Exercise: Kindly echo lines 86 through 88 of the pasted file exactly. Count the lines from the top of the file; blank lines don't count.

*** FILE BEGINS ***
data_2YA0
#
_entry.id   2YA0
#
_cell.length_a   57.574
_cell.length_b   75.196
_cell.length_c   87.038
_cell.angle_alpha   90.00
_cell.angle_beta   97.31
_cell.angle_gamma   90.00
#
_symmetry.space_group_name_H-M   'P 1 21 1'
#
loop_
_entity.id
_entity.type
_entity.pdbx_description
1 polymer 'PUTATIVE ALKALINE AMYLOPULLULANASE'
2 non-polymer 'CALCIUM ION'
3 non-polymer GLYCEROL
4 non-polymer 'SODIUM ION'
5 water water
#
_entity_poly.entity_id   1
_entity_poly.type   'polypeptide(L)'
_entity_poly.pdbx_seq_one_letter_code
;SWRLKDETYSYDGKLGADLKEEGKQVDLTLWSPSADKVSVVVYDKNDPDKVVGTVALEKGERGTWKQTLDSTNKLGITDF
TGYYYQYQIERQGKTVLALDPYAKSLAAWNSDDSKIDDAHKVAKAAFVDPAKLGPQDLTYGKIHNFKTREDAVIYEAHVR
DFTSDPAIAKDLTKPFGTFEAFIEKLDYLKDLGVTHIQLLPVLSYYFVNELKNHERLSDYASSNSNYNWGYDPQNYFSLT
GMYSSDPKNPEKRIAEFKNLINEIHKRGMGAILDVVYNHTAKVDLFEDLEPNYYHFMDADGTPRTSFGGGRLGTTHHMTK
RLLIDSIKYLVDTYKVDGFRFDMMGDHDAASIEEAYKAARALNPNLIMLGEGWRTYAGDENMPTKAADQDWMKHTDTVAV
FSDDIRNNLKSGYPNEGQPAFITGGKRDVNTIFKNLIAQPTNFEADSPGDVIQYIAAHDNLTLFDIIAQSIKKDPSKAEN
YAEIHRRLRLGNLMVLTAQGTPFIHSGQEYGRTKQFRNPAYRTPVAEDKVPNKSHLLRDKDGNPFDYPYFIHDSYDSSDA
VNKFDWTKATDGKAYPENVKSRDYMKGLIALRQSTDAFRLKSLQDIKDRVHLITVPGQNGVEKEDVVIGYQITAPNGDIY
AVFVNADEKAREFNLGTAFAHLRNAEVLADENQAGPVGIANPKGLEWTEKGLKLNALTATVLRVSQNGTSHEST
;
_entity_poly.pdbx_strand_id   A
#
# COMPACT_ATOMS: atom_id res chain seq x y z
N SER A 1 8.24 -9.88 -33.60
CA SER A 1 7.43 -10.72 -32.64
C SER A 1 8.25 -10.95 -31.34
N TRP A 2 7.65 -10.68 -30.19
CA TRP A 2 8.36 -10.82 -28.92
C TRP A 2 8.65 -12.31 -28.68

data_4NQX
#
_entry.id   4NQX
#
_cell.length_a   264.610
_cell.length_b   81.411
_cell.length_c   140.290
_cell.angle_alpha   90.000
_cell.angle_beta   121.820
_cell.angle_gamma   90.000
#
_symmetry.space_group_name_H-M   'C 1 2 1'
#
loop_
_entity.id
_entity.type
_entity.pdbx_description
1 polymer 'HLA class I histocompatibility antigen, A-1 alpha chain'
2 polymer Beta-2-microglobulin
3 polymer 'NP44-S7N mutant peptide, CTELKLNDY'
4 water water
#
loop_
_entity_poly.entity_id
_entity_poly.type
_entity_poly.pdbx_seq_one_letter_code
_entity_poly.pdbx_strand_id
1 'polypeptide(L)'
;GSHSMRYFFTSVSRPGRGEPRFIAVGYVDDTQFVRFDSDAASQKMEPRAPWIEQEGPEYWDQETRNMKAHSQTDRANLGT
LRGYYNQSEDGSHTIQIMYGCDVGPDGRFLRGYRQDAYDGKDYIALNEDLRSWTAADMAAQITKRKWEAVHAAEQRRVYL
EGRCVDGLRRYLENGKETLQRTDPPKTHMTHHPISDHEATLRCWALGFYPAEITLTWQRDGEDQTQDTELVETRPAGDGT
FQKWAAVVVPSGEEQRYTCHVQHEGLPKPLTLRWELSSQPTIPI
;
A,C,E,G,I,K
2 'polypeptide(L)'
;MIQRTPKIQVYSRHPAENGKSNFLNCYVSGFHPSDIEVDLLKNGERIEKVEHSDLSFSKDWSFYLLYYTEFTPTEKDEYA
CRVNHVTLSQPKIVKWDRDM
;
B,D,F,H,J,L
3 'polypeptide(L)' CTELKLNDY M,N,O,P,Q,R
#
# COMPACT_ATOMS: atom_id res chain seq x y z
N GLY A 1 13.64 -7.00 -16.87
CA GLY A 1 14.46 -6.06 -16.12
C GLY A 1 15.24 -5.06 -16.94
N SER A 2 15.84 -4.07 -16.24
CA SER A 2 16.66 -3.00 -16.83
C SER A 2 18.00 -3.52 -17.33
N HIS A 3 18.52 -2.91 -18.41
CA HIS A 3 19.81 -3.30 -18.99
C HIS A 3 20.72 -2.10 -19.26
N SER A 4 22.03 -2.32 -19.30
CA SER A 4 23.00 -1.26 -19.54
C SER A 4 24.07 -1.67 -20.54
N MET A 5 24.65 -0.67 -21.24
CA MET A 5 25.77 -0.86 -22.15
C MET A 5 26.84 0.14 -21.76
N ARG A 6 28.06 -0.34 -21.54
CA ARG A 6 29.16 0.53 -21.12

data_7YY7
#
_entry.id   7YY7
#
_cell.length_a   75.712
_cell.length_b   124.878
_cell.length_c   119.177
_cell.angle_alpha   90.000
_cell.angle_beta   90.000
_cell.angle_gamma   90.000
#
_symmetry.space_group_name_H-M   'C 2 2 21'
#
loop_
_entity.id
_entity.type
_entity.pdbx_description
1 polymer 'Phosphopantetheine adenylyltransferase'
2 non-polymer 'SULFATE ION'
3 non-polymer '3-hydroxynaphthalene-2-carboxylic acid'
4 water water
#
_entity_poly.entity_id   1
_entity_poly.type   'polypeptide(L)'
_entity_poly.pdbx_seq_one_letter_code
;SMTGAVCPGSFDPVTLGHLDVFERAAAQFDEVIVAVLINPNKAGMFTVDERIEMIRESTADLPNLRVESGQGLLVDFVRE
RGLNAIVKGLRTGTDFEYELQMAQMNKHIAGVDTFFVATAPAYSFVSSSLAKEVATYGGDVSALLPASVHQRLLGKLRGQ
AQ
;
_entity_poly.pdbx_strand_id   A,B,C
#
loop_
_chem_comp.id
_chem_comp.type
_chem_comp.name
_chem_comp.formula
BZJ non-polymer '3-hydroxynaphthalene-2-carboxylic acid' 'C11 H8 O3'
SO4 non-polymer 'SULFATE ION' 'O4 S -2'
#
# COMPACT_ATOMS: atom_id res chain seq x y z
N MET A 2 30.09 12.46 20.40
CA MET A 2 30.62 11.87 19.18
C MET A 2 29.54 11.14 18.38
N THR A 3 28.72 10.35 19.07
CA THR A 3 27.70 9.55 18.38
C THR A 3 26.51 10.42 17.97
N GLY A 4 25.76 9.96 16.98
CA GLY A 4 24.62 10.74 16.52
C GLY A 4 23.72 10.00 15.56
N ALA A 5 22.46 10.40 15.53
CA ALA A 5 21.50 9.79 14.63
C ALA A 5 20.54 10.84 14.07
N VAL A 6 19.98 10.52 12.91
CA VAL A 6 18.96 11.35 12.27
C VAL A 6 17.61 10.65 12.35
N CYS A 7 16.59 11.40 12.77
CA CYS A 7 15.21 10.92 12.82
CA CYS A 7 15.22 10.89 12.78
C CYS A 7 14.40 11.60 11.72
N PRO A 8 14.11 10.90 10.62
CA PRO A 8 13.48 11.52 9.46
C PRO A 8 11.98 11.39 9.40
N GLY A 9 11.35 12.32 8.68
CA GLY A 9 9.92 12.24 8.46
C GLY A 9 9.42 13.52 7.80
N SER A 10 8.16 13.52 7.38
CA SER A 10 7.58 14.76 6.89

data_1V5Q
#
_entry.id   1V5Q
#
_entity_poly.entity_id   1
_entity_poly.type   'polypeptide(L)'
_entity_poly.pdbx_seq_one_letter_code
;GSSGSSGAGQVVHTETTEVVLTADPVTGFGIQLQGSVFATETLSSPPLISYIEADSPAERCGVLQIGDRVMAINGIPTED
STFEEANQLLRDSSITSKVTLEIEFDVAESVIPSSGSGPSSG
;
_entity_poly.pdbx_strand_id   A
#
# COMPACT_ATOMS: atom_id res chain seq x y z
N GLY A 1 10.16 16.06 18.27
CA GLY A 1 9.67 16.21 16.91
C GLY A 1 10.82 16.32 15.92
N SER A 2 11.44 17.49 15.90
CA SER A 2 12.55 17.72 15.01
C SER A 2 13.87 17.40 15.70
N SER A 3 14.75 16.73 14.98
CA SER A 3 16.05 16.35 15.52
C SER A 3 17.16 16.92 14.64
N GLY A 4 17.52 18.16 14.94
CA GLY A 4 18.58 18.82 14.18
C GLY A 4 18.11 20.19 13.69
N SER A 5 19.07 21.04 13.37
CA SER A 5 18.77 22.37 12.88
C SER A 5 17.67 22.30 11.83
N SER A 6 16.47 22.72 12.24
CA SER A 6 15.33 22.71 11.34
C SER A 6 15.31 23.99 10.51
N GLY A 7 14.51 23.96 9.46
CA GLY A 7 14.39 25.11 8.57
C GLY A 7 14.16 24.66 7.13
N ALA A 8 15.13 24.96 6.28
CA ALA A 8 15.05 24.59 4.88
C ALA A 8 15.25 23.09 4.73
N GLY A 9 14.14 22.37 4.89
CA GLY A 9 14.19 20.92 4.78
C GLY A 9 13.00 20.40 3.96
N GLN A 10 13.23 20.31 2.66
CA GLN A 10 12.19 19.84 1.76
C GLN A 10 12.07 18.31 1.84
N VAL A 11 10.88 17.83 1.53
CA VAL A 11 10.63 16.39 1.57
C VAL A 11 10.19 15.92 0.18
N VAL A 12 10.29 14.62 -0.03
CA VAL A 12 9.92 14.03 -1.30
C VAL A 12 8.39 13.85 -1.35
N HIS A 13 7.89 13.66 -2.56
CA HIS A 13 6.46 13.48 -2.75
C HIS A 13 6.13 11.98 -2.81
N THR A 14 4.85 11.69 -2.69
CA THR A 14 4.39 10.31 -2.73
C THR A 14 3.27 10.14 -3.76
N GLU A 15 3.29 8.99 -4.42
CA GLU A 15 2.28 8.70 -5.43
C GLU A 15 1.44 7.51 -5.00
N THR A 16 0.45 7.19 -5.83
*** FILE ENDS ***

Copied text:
#
# COMPACT_ATOMS: atom_id res chain seq x y z
N GLY A 1 13.64 -7.00 -16.87